A World of Cake Cookbook: Where To Get Your Global Cherry Blossom Friendship Cake On

Back cover cookbook accolades usually offer little more than a glimpse into the author's connections, be them personal or professional, though it's no secret they're typically chosen for their relevance to the book. In Krystina Castella's A World of Cake: 150 Recipes for Sweet Traditions From Cultures Near and Far, the kudos are an odd mixed bag. Baking Queen Mother Dorie Greenspan offers a paragraph of praise alongside Anne Byrn, she of just-doctor-the-damn-Duncan-Hines-cake-mix fame. And so a well researched, thoughtfully organized, almost documentary-like survey of cakes around the world by someone who has written several dessert books (Booze Cakes, Crazy About Cupcakes), perhaps best politely described as whimsical, was exactly -- but then again not quite -- what we expected.

But this is a good book, a great one, even. The layout is much of the appeal, as all those photos help make digesting the massive amounts of information much easier (Castella is covering cakes worldwide, no small plate). It's impossible, of course, to include everything in this book lest it morph into something akin to the Encyclopedia of Jewish Foods -- not a bad thing, but encyclopedias certainly can't be this fun.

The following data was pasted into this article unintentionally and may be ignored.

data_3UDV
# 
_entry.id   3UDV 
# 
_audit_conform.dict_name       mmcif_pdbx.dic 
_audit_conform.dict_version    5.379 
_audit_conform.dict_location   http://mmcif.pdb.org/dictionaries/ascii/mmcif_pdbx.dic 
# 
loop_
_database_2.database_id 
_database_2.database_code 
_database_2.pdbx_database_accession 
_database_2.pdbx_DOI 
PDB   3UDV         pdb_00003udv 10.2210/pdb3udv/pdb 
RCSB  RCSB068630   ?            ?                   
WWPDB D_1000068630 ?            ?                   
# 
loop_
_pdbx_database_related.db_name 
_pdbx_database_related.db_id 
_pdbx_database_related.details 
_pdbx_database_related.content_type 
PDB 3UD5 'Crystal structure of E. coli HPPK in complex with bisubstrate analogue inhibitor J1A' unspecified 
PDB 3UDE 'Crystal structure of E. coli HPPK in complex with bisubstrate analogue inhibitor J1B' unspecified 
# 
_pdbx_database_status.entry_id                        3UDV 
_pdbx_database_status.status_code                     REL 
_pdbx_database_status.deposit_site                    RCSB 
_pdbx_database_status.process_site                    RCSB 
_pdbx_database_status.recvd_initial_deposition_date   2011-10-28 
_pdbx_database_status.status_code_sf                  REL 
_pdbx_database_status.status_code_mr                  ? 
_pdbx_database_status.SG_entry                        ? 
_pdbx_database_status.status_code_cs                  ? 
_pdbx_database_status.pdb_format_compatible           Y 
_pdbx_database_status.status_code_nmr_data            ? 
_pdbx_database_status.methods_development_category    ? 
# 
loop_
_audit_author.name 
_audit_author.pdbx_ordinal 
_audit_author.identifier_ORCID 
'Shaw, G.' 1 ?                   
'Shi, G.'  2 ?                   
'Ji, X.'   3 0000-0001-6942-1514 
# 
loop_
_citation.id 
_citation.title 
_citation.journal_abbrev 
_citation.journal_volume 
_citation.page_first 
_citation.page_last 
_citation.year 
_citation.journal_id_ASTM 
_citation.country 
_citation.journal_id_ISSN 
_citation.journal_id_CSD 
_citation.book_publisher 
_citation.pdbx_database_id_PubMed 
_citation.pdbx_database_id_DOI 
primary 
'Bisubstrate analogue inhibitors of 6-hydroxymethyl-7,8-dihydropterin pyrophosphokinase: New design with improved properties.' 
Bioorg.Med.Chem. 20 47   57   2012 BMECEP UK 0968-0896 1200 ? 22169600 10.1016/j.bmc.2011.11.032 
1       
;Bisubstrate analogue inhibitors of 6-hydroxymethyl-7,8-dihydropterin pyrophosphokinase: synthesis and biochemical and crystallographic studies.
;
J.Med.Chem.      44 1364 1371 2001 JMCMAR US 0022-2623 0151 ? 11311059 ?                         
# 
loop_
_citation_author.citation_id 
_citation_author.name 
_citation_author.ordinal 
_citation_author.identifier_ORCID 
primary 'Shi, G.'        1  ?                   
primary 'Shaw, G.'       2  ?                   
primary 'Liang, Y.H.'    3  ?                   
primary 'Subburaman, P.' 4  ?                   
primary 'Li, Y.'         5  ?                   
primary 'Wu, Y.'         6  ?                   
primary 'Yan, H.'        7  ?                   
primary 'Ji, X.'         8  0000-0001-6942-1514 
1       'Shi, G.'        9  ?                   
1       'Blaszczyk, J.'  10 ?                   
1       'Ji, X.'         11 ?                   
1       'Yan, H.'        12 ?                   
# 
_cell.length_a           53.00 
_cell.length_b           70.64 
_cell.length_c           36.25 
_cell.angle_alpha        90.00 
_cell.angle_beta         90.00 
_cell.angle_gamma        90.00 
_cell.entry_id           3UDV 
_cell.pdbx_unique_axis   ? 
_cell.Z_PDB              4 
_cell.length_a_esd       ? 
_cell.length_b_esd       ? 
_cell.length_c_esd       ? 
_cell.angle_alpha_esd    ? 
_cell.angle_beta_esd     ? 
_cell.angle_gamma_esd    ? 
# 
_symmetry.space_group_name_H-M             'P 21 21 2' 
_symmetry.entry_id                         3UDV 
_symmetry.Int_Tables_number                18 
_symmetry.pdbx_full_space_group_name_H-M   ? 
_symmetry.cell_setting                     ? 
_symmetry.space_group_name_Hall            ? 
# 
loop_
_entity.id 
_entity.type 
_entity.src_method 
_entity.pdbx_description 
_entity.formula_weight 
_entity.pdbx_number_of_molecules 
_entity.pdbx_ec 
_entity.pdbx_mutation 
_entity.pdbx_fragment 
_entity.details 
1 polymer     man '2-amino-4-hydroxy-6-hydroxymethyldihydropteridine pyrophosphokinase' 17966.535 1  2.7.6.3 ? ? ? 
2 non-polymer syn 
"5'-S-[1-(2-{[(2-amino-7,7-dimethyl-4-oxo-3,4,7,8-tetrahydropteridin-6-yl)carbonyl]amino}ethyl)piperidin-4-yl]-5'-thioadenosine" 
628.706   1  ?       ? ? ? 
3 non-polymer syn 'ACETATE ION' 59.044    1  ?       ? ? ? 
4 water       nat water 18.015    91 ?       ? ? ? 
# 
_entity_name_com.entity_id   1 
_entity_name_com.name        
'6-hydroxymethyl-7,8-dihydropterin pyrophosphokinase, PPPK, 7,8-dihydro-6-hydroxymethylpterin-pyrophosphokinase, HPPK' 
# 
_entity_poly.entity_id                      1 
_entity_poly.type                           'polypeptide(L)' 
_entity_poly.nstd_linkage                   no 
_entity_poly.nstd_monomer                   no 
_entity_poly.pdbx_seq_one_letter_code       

The cookbook starts with "a sweet tour of cake history, culture and language." Not as easy as it sounds. What constitutes a "world" cake view? The American vision of flour + eggs + butter + sugar baked in a Western oven? Right. And so Castella includes fried cakes (fritters), frozen cakes (Thai mango-lychee ice cream, p. 292, or Italian cassata gelato, p. 196), sweet dumplings (Indian gulab jamun, p. 252, South African souskluitjie, p. 219), quick breads (Greek vasilopita, p. 202, West Indian calabaza pudding cake, p. 64), and pastry-based tarts (Portuguese pastéis de nata, p. 201).

And that's before you get to the two-page sections on the "World Tour of Christmas Cakes" (Armenian nutmeg cakes, Chilean pan de pascua, aebleskivers from Denmark) and "Cakes of the Dead" (pink ghost cakes from China, soul cakes from Belgium, Haitian coconut cakes).

The recipes? Castella tweaks them to eliminate that red food coloring from that pink-and-white checkerboard British Battenberg cake. You know, the sort of updates-yet-true-to-form recipes you really want to make. A World of Cake is the sort of book that makes the United Cakes of America taste, well, somewhat sugar-free by comparison.


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